the world's deepest undersea volcanic vents, known as 'black smokers' have been discovered in the Cayman Trough 3.1 Miles beneath the surface of the Caribbean Sea.
Using a remotely controlled, deep-diving vehicle, scientists uncovered slender spires made of copper and iron ores on the seafloor, erupting water hot enough to melt lead, nearly half a mile deeper than anyone has seen before.
Deep-sea vents are undersea springs where superheated water erupts from the ocean floor. They were first seen in the Pacific three decades ago, but most are found between one and two miles deep.
Scientists are fascinated by deep-sea vents because the scalding water that gushes from them nourishes lush colonies of deep-sea creatures, which has forced scientists to rewrite the rules of biology. Studying the life-forms that thrive in such unlikely havens is providing insights into patterns of marine life around the world, the possibility of life on other planets, and even how life on Earth began.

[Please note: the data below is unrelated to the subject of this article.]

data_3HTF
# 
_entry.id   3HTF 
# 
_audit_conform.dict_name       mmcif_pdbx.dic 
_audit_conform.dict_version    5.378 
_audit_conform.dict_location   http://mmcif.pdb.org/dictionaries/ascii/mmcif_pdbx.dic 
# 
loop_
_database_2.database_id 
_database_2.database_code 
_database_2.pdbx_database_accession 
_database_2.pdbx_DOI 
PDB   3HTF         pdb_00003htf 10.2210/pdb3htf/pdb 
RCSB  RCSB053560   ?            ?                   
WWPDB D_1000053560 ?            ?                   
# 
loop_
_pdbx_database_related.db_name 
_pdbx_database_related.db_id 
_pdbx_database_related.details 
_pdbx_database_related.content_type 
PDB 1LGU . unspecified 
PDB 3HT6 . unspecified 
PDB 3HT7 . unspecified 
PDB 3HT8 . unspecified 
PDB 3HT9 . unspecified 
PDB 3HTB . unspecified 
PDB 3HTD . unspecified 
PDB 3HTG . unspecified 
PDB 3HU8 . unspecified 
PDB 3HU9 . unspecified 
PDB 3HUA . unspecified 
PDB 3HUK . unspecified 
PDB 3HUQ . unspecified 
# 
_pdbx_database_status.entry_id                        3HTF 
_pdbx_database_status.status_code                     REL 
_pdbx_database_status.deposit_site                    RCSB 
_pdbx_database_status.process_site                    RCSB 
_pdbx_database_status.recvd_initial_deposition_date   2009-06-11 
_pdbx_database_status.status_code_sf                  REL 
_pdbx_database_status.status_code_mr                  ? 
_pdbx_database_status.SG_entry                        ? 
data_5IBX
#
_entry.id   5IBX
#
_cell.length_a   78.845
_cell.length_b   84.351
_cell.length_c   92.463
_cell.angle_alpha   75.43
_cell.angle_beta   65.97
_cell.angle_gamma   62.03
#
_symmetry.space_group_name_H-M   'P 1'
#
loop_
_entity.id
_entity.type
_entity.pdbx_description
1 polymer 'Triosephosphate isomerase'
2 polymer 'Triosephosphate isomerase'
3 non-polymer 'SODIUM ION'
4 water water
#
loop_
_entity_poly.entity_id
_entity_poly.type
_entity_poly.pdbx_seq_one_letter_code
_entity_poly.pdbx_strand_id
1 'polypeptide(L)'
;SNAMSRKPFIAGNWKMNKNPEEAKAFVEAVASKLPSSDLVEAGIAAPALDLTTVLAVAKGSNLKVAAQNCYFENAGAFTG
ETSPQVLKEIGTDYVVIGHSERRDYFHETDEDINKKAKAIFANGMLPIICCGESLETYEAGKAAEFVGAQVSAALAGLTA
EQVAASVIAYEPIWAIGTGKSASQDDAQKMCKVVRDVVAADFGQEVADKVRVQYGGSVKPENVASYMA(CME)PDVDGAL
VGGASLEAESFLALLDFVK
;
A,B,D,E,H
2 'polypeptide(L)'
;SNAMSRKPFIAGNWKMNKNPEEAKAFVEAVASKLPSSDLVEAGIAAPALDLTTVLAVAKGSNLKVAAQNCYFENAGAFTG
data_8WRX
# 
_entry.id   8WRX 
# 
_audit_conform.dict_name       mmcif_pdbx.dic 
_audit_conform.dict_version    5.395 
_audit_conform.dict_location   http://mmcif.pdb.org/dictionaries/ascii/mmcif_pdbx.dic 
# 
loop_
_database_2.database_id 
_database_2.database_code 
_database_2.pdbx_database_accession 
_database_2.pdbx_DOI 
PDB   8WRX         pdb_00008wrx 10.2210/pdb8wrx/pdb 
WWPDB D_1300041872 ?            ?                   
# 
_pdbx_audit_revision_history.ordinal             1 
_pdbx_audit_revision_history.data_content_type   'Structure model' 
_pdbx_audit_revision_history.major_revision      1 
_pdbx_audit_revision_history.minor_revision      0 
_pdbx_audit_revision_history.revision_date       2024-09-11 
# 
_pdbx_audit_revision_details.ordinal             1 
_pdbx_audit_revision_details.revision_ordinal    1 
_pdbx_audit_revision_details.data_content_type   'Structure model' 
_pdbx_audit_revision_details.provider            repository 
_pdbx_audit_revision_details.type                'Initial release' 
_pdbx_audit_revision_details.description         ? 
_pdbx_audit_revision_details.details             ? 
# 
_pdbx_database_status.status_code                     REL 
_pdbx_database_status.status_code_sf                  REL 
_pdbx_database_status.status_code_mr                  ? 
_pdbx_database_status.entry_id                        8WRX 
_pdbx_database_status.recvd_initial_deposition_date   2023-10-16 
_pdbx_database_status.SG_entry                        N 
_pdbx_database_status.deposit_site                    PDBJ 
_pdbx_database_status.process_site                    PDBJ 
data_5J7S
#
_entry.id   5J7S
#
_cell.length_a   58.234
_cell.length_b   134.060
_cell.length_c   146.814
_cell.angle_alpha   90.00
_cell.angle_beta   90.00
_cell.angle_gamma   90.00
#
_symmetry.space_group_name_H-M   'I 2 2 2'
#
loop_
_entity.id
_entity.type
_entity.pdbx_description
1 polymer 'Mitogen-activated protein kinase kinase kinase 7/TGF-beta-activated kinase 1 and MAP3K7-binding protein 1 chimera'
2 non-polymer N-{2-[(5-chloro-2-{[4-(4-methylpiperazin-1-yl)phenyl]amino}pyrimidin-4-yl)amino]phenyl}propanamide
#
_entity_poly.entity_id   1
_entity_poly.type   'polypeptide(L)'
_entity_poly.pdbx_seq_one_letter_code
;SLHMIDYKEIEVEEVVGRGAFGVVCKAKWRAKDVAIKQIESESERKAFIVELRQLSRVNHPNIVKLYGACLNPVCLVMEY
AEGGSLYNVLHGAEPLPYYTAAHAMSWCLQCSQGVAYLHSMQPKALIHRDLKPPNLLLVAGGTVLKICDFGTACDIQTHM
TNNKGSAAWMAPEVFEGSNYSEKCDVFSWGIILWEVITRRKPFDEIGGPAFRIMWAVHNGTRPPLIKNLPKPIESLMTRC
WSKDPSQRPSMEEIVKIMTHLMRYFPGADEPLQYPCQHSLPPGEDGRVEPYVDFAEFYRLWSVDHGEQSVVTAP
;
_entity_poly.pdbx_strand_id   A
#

First photograph of the world's deepest known 'black smoker' vent
(photo credit: NOC)
The Cayman Trough is the world's deepest undersea volcanic rift, running across the seafloor of the Caribbean. The pressure three miles deep at the bottom of the Trough - 500 times normal atmospheric pressure - is equivalent to the weight of a large family car pushing down on every square inch of the creatures that live there, and on the undersea vehicles that the scientists used to reveal this extreme environment.
Robot submarine Autosub6000 used to locate the undersea vents
(photo credit: NOC)
The researchers will now compare the marine life in the abyss of the Cayman Trough with that known from other deep-sea vents, to understand the web of life throughout the deep ocean. The team will also study the chemistry of the hot water gushing from the vents, and the geology of the undersea volcanoes where these vents are found, to understand the fundamental geological and geochemical processes that shape our world.
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